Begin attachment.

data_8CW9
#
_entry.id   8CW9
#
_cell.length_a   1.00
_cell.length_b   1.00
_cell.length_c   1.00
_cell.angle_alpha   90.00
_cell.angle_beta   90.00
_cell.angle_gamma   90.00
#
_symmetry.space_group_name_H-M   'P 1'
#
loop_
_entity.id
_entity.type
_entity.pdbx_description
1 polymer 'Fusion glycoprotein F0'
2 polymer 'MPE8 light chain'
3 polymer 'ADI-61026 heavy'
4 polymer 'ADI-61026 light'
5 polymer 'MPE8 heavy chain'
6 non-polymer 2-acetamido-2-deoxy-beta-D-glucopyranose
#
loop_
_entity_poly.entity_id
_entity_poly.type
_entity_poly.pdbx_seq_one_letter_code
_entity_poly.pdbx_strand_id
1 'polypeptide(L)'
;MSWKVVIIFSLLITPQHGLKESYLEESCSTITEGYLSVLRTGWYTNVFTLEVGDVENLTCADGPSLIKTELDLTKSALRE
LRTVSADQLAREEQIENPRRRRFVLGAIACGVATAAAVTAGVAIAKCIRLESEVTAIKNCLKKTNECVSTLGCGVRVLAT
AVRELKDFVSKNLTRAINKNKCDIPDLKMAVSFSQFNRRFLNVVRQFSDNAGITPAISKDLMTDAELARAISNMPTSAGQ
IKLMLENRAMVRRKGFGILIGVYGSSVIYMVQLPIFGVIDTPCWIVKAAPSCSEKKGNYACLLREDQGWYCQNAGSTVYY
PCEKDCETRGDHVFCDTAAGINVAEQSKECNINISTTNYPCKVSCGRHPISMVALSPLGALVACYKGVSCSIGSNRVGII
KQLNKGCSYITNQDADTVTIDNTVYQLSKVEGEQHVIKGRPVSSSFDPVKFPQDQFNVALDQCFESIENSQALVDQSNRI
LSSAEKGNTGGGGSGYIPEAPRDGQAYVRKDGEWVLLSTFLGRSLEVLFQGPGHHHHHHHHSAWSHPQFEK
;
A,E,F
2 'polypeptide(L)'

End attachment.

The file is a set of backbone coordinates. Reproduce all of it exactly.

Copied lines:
data_8CW9
#
_entry.id   8CW9
#
_cell.length_a   1.00
_cell.length_b   1.00
_cell.length_c   1.00
_cell.angle_alpha   90.00
_cell.angle_beta   90.00
_cell.angle_gamma   90.00
#
_symmetry.space_group_name_H-M   'P 1'
#
loop_
_entity.id
_entity.type
_entity.pdbx_description
1 polymer 'Fusion glycoprotein F0'
2 polymer 'MPE8 light chain'
3 polymer 'ADI-61026 heavy'
4 polymer 'ADI-61026 light'
5 polymer 'MPE8 heavy chain'
6 non-polymer 2-acetamido-2-deoxy-beta-D-glucopyranose
#
loop_
_entity_poly.entity_id
_entity_poly.type
_entity_poly.pdbx_seq_one_letter_code
_entity_poly.pdbx_strand_id
1 'polypeptide(L)'
;MSWKVVIIFSLLITPQHGLKESYLEESCSTITEGYLSVLRTGWYTNVFTLEVGDVENLTCADGPSLIKTELDLTKSALRE
LRTVSADQLAREEQIENPRRRRFVLGAIACGVATAAAVTAGVAIAKCIRLESEVTAIKNCLKKTNECVSTLGCGVRVLAT
AVRELKDFVSKNLTRAINKNKCDIPDLKMAVSFSQFNRRFLNVVRQFSDNAGITPAISKDLMTDAELARAISNMPTSAGQ
IKLMLENRAMVRRKGFGILIGVYGSSVIYMVQLPIFGVIDTPCWIVKAAPSCSEKKGNYACLLREDQGWYCQNAGSTVYY
PCEKDCETRGDHVFCDTAAGINVAEQSKECNINISTTNYPCKVSCGRHPISMVALSPLGALVACYKGVSCSIGSNRVGII
KQLNKGCSYITNQDADTVTIDNTVYQLSKVEGEQHVIKGRPVSSSFDPVKFPQDQFNVALDQCFESIENSQALVDQSNRI
LSSAEKGNTGGGGSGYIPEAPRDGQAYVRKDGEWVLLSTFLGRSLEVLFQGPGHHHHHHHHSAWSHPQFEK
;
A,E,F
2 'polypeptide(L)'